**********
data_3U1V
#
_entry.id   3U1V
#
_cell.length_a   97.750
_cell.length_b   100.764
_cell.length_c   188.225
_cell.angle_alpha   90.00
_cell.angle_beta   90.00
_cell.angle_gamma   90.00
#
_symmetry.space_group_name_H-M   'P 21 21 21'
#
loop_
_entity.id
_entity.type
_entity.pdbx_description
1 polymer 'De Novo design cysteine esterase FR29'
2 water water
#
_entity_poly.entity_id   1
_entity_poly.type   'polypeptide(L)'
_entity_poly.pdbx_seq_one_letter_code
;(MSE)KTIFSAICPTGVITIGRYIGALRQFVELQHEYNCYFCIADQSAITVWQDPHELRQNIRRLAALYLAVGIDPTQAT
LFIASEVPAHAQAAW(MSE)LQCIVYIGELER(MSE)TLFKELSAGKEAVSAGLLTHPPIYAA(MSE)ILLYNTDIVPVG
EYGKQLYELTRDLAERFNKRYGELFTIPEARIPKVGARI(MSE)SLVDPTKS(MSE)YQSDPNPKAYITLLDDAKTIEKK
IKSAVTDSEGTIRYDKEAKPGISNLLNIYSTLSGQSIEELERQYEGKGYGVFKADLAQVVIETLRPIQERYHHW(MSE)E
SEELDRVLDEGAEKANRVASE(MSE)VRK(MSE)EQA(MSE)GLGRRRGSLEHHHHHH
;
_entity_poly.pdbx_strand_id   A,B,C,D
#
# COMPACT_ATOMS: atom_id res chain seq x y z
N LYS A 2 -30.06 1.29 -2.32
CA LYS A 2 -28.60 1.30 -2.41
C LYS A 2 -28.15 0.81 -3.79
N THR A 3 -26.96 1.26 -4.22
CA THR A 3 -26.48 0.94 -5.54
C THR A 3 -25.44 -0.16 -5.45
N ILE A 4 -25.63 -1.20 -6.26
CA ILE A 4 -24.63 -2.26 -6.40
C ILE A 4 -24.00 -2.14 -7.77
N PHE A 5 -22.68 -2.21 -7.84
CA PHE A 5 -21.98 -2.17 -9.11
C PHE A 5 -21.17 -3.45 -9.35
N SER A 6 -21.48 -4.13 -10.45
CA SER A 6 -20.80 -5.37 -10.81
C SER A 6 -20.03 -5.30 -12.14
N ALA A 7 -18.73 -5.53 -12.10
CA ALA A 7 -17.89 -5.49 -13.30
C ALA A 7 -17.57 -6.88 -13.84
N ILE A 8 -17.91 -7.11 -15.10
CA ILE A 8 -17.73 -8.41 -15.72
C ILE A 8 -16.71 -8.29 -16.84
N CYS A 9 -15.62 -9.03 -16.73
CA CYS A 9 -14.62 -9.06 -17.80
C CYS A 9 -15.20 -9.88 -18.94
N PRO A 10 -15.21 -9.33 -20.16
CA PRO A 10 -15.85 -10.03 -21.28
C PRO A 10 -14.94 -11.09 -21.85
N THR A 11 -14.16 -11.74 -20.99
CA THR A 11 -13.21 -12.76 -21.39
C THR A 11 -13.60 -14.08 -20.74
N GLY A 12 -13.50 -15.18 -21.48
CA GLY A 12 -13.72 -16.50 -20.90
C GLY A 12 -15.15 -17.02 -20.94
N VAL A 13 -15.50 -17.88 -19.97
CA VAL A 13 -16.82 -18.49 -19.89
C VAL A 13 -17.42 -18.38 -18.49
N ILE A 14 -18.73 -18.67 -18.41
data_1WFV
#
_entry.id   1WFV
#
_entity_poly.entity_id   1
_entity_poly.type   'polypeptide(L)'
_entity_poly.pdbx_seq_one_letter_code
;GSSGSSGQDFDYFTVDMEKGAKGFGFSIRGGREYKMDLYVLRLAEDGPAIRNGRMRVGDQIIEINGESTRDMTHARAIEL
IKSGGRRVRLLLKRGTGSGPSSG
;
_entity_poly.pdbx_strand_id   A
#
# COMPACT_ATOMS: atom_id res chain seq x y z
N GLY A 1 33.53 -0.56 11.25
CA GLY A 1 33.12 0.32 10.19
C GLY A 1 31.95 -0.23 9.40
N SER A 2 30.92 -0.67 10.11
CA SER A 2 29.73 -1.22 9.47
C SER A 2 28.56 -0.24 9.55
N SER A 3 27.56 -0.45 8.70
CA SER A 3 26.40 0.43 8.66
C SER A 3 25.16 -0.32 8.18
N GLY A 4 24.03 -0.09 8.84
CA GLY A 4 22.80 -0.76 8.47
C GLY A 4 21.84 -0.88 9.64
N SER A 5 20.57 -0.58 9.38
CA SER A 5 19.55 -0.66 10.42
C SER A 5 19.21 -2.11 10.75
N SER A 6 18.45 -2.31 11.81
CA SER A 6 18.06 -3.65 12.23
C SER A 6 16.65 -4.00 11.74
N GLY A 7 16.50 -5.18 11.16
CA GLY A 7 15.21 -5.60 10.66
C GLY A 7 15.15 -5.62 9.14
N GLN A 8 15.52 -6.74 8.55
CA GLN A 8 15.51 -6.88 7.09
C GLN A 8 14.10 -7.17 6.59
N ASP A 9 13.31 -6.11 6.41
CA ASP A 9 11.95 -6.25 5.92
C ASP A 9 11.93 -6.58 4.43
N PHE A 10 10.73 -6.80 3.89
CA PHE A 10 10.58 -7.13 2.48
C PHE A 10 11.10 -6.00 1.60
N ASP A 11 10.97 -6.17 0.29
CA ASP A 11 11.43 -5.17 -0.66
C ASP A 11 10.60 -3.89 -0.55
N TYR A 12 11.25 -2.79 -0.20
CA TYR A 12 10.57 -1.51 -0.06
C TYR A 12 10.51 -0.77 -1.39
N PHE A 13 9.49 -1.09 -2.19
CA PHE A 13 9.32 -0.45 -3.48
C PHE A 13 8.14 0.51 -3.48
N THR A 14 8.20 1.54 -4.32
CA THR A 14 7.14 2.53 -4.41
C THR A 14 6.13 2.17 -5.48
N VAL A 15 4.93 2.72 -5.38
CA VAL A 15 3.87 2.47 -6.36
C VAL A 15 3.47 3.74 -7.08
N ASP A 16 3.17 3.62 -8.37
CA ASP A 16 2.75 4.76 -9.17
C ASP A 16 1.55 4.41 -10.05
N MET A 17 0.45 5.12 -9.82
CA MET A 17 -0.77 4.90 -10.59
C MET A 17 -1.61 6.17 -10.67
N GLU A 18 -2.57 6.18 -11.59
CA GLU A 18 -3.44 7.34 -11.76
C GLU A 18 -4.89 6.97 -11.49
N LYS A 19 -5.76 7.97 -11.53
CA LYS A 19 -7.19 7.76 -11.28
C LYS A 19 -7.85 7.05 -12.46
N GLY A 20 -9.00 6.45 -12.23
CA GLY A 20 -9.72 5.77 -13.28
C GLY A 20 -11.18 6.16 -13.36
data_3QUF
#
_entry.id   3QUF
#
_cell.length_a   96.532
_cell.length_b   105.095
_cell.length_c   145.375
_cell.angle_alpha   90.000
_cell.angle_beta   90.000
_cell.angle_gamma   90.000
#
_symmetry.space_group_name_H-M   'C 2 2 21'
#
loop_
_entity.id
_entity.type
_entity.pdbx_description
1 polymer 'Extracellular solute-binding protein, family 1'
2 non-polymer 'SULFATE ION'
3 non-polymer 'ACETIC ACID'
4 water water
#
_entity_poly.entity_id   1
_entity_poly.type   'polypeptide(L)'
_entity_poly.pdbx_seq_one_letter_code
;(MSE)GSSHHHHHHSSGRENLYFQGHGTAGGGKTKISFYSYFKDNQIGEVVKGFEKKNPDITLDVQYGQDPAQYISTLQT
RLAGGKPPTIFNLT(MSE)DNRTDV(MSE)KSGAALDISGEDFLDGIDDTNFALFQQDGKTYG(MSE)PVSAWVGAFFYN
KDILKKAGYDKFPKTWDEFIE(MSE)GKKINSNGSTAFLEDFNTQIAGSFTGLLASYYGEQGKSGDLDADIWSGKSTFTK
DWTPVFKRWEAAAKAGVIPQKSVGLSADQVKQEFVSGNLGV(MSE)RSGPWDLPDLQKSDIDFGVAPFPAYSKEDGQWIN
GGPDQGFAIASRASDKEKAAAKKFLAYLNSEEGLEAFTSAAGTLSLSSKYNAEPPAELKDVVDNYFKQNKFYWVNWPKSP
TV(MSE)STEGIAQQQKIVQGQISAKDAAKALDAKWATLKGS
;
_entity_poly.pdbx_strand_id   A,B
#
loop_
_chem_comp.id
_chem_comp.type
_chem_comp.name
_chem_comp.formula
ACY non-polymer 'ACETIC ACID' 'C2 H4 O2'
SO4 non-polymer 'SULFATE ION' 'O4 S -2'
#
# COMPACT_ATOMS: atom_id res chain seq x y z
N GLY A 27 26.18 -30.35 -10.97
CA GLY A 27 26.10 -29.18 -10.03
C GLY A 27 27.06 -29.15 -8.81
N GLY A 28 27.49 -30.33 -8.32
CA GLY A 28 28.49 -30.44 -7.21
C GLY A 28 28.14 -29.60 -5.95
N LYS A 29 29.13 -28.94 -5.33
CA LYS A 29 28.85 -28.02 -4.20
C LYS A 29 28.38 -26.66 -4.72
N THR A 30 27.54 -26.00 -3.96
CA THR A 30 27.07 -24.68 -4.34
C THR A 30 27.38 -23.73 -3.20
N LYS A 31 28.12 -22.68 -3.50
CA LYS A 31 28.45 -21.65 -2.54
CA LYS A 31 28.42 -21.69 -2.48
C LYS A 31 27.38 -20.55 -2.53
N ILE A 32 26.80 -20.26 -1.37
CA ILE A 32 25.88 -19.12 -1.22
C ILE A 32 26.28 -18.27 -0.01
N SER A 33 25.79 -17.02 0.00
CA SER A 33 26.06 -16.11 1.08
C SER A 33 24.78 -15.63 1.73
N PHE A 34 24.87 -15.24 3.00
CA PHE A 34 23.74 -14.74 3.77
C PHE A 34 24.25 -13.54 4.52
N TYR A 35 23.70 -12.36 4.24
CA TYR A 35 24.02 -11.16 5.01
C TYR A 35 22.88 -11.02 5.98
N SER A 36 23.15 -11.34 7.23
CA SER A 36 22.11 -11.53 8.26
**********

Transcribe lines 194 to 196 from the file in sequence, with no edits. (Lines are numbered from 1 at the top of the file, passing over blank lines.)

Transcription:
C LYS A 29 28.38 -26.66 -4.72
N THR A 30 27.54 -26.00 -3.96
CA THR A 30 27.07 -24.68 -4.34